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Unwrapping Django Unchained

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I read with great interest the Facebook trend-lines of conversations about writer/director Quentin Tarantino’s new movie Django Unchained. I found that most black people who saw the film and wrote about it on a Facebook trend-line seemed to like it. Nevertheless, there were varying opinions. Some thought the violence in the movie was overdone; other recognized the violence as a Tarantino trademark. Some people thought the word “nigger” was overused, while others thought its repeated usage authenticated the period and is also another Tarantino film characteristic.

I also found that opinions even formed along generational lines. Older African Americans tend to be offended by what they regard as a disrespectful exploitation of our holocaust, and some of them are refusing to see the film, based on word-of-mouth descriptions of it. Younger blacks seemed to have more acceptance of slavery as a proper subject matter for exploitation.

I suspect that this generational chasm exists because those blacks who lived through the Civil Rights period are more knowledgeable about racial oppression from a standpoint of personal involvement. The struggle for voters’ rights and basic civil rights gave them an intimate link to slavery. None of this is true for many African Americans born after the period of the movement; thus this cold and distant detachment from our past, which allows them this extravagant tolerance.

After seeing the movie for myself the first thing that came to mind was the wish that the Niggers” (and Wiggers) who see this movie have some kind of historical reference point from which to judge the movie. A slave (Jamie Foxx) is separated from his wife after a failed attempt to escape. On the trip to his new owner, Django is freed by a German bounty hunter (Christoph Waltz) named symbolically Dr. King Schultz, and after spending a winter making some cash killing white outlaws, the two hook up to find Django’s wife (Kerry Washington) who is named Broomhilda and speaks German. They trace her to a plantation in Mississippi called Candyland ruled by Calvin Candie (Leonardo DiCaprio) and overseen by a one-named old nigger named Stephen (Samuel L. Jackson).

Throughout the movie Django proves over and over again through the magic of the screenwriter’s pen that he is no ordinary Nigger. The movie is a farce; a feel-good absurdity of revenge, pulpy, revisionist and entertaining. It is not history, and though that is an obvious point, there will be some who will confuse it with the reality of slavery. So knowing something about slavery would give the viewer a proper perspective on the movie – knowing where to file this shit is important.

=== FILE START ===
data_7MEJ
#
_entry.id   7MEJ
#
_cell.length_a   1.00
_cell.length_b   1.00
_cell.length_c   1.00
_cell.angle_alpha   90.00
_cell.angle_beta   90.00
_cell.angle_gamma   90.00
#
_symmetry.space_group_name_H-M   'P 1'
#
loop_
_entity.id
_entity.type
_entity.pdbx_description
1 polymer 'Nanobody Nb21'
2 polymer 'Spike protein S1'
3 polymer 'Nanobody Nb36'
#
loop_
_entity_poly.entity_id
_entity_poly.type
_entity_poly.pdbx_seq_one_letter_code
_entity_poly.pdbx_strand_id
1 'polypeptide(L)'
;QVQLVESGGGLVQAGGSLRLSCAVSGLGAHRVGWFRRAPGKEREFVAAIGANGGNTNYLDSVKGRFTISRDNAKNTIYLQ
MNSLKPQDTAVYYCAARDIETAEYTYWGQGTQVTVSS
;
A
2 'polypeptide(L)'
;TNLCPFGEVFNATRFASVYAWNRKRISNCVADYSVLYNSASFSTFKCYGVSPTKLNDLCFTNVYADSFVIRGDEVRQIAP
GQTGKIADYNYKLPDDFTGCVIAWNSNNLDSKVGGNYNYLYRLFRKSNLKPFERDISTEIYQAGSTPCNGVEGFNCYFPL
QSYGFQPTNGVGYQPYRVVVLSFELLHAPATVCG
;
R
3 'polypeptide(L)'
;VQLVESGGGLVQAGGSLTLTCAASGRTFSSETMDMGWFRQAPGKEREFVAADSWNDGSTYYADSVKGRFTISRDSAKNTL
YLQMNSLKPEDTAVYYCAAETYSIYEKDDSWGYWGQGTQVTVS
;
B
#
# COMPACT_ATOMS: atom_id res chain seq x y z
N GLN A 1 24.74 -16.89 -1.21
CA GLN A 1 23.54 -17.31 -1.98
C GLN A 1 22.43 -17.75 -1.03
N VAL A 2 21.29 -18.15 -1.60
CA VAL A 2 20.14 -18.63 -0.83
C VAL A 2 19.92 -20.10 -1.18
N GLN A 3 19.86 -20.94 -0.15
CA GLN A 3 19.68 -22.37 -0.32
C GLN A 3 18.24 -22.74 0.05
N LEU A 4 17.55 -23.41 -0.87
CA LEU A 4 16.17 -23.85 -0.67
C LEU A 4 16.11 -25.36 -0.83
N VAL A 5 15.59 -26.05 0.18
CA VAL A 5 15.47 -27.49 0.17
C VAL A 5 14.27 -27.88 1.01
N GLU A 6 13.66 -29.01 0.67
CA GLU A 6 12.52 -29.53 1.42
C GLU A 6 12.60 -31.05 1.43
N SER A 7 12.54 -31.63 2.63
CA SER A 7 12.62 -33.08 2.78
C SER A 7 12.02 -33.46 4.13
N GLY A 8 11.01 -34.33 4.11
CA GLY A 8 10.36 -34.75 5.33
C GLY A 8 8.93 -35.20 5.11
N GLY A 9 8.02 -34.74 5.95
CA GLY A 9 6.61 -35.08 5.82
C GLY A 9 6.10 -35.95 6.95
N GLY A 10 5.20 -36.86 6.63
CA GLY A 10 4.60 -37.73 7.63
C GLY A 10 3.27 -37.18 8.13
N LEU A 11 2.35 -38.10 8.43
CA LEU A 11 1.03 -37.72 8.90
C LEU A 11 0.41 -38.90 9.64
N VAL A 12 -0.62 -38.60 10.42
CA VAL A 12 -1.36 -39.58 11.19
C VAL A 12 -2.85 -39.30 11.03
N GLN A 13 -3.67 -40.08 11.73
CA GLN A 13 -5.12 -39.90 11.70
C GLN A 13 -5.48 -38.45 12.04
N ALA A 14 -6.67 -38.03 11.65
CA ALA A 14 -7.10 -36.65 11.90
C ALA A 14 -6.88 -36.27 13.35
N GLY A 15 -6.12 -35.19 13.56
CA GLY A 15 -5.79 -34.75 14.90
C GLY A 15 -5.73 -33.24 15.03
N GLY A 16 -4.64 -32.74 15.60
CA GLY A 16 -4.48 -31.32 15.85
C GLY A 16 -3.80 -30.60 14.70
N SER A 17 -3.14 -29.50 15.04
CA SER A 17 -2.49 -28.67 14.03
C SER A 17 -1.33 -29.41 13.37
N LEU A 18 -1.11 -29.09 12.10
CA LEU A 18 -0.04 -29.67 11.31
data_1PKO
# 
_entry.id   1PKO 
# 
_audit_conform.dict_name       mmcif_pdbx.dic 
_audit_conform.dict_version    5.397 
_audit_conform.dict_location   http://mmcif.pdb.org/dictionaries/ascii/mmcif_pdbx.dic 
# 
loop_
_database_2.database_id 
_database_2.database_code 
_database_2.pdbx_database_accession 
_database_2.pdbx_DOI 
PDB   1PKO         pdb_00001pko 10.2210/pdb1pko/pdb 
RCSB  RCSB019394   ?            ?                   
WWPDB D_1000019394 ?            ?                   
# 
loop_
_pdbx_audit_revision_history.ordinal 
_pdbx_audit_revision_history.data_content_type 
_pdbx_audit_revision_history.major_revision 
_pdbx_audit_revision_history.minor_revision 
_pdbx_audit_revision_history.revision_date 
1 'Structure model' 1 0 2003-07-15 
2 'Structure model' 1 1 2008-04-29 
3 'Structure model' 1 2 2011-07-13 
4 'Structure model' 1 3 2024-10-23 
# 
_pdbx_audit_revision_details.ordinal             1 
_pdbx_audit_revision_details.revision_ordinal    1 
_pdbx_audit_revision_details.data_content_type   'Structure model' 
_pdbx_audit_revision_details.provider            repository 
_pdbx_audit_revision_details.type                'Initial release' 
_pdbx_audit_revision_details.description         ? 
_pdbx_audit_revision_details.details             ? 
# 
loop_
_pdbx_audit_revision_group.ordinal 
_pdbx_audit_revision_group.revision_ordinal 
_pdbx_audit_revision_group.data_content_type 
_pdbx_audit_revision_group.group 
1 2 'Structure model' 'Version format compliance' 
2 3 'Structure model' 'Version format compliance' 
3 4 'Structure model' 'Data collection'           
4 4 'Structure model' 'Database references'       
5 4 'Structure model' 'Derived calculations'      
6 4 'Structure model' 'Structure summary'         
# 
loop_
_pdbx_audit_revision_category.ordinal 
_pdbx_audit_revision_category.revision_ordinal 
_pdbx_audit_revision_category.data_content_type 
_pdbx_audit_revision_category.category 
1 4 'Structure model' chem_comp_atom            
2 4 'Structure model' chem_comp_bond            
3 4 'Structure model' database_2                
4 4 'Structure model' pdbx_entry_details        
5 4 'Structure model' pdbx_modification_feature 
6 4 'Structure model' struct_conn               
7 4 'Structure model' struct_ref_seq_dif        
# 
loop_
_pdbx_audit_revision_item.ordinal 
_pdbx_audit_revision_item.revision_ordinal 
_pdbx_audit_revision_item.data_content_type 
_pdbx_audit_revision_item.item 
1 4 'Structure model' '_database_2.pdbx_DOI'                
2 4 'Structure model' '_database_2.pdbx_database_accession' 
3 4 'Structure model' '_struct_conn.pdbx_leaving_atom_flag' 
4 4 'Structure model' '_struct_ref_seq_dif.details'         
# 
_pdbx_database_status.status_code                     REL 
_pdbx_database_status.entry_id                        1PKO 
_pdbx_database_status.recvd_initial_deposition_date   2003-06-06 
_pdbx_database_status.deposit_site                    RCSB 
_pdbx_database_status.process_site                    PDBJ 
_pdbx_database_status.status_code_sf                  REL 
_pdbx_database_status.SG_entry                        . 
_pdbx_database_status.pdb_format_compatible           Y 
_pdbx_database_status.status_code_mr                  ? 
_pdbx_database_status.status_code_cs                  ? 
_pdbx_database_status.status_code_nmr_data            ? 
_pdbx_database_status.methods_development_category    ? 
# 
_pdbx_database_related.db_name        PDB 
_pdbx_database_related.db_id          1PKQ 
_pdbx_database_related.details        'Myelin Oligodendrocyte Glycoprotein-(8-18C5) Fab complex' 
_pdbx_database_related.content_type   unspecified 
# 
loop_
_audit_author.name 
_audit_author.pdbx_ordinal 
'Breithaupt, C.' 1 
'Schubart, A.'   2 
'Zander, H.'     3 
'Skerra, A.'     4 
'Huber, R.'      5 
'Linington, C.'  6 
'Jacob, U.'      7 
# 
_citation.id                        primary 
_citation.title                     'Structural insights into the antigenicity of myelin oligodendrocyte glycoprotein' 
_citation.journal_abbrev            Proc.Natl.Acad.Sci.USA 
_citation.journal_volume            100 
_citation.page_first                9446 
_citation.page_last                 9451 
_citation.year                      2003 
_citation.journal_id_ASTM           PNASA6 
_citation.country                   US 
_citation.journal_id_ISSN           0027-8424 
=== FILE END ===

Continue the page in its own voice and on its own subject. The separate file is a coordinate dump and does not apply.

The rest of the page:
Moviegoers familiar with David Walker’s Appeal will know that the kind of carnage that they see visited on whites in Django was called for by this free black man in the autumn of 1829. David Walker called for Southern blacks to rise up and overthrow their masters in his pamphlet which had to be smuggled into the South by black merchant seamen who passed through Walker’s shop in Boston. The pamphlet was banned and a price was placed on Walker’s head.

Another source of historical reference would be knowledge of Herbert Aptherker’s book Slave Revolts which details American slave revolts from the very first to the very last, drawing from congressional records that exist today. There are many slave narratives that would lend a more complete understanding of where to place this movie in term of historical relevance. In fact, there are voice recordings that give accounts of slavery from people who were slaves. The ex-slaves who were recorded were, at that time, in their 80s, 90s, and 100s; the tales elicit tears and anger. These recordings were made during the Depression era when out-of-work writers were paid by the government to document the conditions of the period. These recordings are available at the Library of Congress to citizen listeners and documentarians alike. Some of this knowledge would help the proper digestion of the feel-good righteous payback dealt to whites in this movie.